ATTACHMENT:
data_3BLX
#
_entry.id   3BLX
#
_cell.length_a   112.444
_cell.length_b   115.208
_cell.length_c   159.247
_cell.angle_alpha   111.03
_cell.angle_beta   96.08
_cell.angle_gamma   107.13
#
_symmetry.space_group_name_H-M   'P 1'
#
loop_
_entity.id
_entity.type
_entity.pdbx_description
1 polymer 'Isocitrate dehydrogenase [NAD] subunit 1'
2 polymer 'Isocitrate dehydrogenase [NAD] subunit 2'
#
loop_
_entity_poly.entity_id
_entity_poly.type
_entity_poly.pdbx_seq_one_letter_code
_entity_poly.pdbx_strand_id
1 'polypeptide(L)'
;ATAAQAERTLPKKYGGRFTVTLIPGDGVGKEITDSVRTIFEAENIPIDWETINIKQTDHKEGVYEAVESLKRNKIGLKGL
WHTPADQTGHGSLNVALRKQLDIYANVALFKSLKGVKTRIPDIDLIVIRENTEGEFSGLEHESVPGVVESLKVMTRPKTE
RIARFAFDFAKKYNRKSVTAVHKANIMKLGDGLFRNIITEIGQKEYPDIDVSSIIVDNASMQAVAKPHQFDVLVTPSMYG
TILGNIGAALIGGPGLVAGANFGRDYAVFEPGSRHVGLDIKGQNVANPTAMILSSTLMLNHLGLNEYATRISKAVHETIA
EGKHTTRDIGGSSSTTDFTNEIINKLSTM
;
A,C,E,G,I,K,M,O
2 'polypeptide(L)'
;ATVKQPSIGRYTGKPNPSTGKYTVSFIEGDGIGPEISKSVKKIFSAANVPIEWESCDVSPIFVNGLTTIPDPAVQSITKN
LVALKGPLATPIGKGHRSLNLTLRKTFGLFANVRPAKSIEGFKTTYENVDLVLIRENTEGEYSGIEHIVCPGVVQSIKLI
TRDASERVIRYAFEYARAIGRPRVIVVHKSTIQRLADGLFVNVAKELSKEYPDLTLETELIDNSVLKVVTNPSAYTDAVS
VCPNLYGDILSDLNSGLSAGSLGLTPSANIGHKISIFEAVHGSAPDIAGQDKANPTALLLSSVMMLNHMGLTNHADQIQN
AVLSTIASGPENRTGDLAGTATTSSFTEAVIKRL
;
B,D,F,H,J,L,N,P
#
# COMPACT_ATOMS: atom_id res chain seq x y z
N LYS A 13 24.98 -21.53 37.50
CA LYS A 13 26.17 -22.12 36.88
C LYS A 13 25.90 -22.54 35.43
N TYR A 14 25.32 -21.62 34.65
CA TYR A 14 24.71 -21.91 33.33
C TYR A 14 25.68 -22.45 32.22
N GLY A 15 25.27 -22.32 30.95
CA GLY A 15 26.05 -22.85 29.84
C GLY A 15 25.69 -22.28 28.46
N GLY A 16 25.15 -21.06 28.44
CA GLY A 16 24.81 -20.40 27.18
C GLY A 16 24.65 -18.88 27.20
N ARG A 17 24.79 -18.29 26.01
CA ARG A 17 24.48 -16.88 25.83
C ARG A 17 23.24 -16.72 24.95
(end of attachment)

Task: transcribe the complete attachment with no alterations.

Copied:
data_3BLX
#
_entry.id   3BLX
#
_cell.length_a   112.444
_cell.length_b   115.208
_cell.length_c   159.247
_cell.angle_alpha   111.03
_cell.angle_beta   96.08
_cell.angle_gamma   107.13
#
_symmetry.space_group_name_H-M   'P 1'
#
loop_
_entity.id
_entity.type
_entity.pdbx_description
1 polymer 'Isocitrate dehydrogenase [NAD] subunit 1'
2 polymer 'Isocitrate dehydrogenase [NAD] subunit 2'
#
loop_
_entity_poly.entity_id
_entity_poly.type
_entity_poly.pdbx_seq_one_letter_code
_entity_poly.pdbx_strand_id
1 'polypeptide(L)'
;ATAAQAERTLPKKYGGRFTVTLIPGDGVGKEITDSVRTIFEAENIPIDWETINIKQTDHKEGVYEAVESLKRNKIGLKGL
WHTPADQTGHGSLNVALRKQLDIYANVALFKSLKGVKTRIPDIDLIVIRENTEGEFSGLEHESVPGVVESLKVMTRPKTE
RIARFAFDFAKKYNRKSVTAVHKANIMKLGDGLFRNIITEIGQKEYPDIDVSSIIVDNASMQAVAKPHQFDVLVTPSMYG
TILGNIGAALIGGPGLVAGANFGRDYAVFEPGSRHVGLDIKGQNVANPTAMILSSTLMLNHLGLNEYATRISKAVHETIA
EGKHTTRDIGGSSSTTDFTNEIINKLSTM
;
A,C,E,G,I,K,M,O
2 'polypeptide(L)'
;ATVKQPSIGRYTGKPNPSTGKYTVSFIEGDGIGPEISKSVKKIFSAANVPIEWESCDVSPIFVNGLTTIPDPAVQSITKN
LVALKGPLATPIGKGHRSLNLTLRKTFGLFANVRPAKSIEGFKTTYENVDLVLIRENTEGEYSGIEHIVCPGVVQSIKLI
TRDASERVIRYAFEYARAIGRPRVIVVHKSTIQRLADGLFVNVAKELSKEYPDLTLETELIDNSVLKVVTNPSAYTDAVS
VCPNLYGDILSDLNSGLSAGSLGLTPSANIGHKISIFEAVHGSAPDIAGQDKANPTALLLSSVMMLNHMGLTNHADQIQN
AVLSTIASGPENRTGDLAGTATTSSFTEAVIKRL
;
B,D,F,H,J,L,N,P
#
# COMPACT_ATOMS: atom_id res chain seq x y z
N LYS A 13 24.98 -21.53 37.50
CA LYS A 13 26.17 -22.12 36.88
C LYS A 13 25.90 -22.54 35.43
N TYR A 14 25.32 -21.62 34.65
CA TYR A 14 24.71 -21.91 33.33
C TYR A 14 25.68 -22.45 32.22
N GLY A 15 25.27 -22.32 30.95
CA GLY A 15 26.05 -22.85 29.84
C GLY A 15 25.69 -22.28 28.46
N GLY A 16 25.15 -21.06 28.44
CA GLY A 16 24.81 -20.40 27.18
C GLY A 16 24.65 -18.88 27.20
N ARG A 17 24.79 -18.29 26.01
CA ARG A 17 24.48 -16.88 25.83
C ARG A 17 23.24 -16.72 24.95